there may be more breakdowns before the system has fully
revived. Moody's commented that the government's bank
restructuring program "lacks specifics, and it will take
time, know-how, and large financial resources to implement
it." JAC

NEW THEORY PROFFERED FOR SAMARA FIRE. Interior Minister
Sergei Stepashin has suggested that the recent fatal blaze in
Samara may have been set, as was a recent fire in Togliatti,
"Komsomolskaya pravda" reported on 16 February. According to
the newspaper, a Federal Security Service building in
Togliatti caught fire destroying all documents; as a result
more than 500 investigations had to be dropped, including a
number of criminal proceedings against the company AvtoVAZ.
However, local police investigators are trying to pour water
on the theory that the fire was set by a "criminal group,"
according to "Kommersant-Daily" on 13 February. They suggest
that the fire was more likely the work of "ordinary weirdoes
who did not realize where their actions would lead." The
newspaper also reported that many witnesses, according to law
enforcement agency sources, agree that the fire started in
several places simultaneously. JAC

YELTSINS DISMISSES THREE MORE OFFICIALS. President Boris
Yeltsin on 15 February dismissed Federal Migration Service
head Tatyana Regent, presidential envoy to the republics of
Adygei, Dagestan, Kabardino-Balkaria, Karachai-Cherkessia,
and Stavropol Krai Petr Marchenko and State Committee for the
Film Industry chairman Armen Medvedev, ITAR-TASS reported.
Medvedev is retiring, and Marchenko reportedly asked to be
removed from his post. JAC

BULGARIAN PRESIDENT WRAPS UP VISIT. Petr Stoyanov concluded
his two-day unofficial visit to Moscow on 15 February by
meeting with Prime Minister Primakov and Moscow Mayor Yurii
Luzhkov. Luzhkov noted that the two countries have a common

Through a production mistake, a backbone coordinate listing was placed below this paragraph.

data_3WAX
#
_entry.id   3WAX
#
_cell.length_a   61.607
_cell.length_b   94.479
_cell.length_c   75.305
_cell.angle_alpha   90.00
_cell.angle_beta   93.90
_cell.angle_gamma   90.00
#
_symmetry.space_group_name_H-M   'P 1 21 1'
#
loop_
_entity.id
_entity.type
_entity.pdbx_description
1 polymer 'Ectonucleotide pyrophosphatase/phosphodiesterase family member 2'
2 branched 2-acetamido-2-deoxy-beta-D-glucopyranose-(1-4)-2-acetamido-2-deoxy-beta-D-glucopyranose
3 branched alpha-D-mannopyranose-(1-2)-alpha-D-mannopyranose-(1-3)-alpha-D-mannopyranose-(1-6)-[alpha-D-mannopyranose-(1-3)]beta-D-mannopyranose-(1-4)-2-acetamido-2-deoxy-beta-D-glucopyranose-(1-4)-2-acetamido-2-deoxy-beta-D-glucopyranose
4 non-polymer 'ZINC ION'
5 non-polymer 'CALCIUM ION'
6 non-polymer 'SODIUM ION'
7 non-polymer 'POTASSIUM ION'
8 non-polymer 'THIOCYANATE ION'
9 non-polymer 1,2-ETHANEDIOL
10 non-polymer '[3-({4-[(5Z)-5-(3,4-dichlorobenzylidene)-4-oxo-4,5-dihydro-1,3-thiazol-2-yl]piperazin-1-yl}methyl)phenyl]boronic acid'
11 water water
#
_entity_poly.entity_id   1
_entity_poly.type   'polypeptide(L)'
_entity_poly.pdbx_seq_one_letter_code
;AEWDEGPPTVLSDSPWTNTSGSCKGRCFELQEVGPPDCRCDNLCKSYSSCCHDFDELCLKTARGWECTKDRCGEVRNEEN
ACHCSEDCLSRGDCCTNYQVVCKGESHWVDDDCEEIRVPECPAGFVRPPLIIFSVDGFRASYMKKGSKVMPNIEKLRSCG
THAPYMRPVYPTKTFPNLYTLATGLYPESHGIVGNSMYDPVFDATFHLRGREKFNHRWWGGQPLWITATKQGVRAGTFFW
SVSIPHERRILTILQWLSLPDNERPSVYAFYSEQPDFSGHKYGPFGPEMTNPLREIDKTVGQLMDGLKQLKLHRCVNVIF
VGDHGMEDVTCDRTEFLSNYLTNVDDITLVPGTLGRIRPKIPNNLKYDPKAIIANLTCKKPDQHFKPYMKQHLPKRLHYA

destiny and that political transformations cannot alter the
bonds of Slavic brotherhood, according to ITAR-TASS. After
meeting with Primakov, Stoyanov said their discussions
confirmed that the two countries have managed to eliminate
the "deficit of friendliness and trust" that existed a year
ago. After arriving in Sofia, Stoyanov stressed that Russia
has agreed to pay its $50 million debt by supplying spare
parts for Soviet-made Bulgarian aircraft, an RFE/RL
correspondent reported. Details of the arrangement will be
elaborated at an upcoming session of the intergovernmental
commission for trade, economic, scientific, and technical
cooperation in Moscow, chaired by Russian Finance Minister
Mikhail Zadornov and Bulgarian Deputy Prime Minister Evgeni
Bakardzhiev. JAC

NEW ELECTION DATE SET FOR VLADIVOSTOK. The election
commission in Primorskii Krai announced that elections to the
Vladivostok city assembly will be held on 16 May, Interfax
reported. The current assembly in Vladivostok does not have a
quorum and has no legal right to make decisions, according to
the commission. JAC

ICE BLOCKING FUEL DELIVERIES TO FAR EAST. A stretch of more
than 100 kilometers of thick ice is preventing tankers with
refined products from making deliveries to the Magadan
Oblast, ITAR-TASS reported on 15 February. A navigation
safety expert told the agency that a heavy ice-breaker is
urgently needed. Meanwhile, a tanker in Khabarovsk Krai
cannot leave the port of Vanino because of ice. JAC

NEXT MISSION OF 'MIR' MAY BE ITS LAST. Russian Space Agency
head Yurii Koptev told Ekho Moskvy on 15 February that
negotiations with the anonymous foreign investor interested
in funding the space station "Mir" for the next three years
have stalled and no sources for additional financing have
been found. Koptev concluded that his agency could ensure the
space station's operation only until July or August 1999,
provided federal budget allocations are forthcoming. Viktor
Afanasev, commander of the crew that is scheduled to leave on
20 February, has said his mission is likely to be the last
one, ITAR-TASS reported on 16 February. JAC

BREZHNEV CONSULTS WITH CASTRO. Andrei Brezhnev, grandson of
former Soviet leader Leonid Brezhnev and head of the All-
Russian Communist Socio-Political Movement, met with Cuban
leader Fidel Castro in Havana, according to the February
issue of "Vek." Brezhnev told the publication that the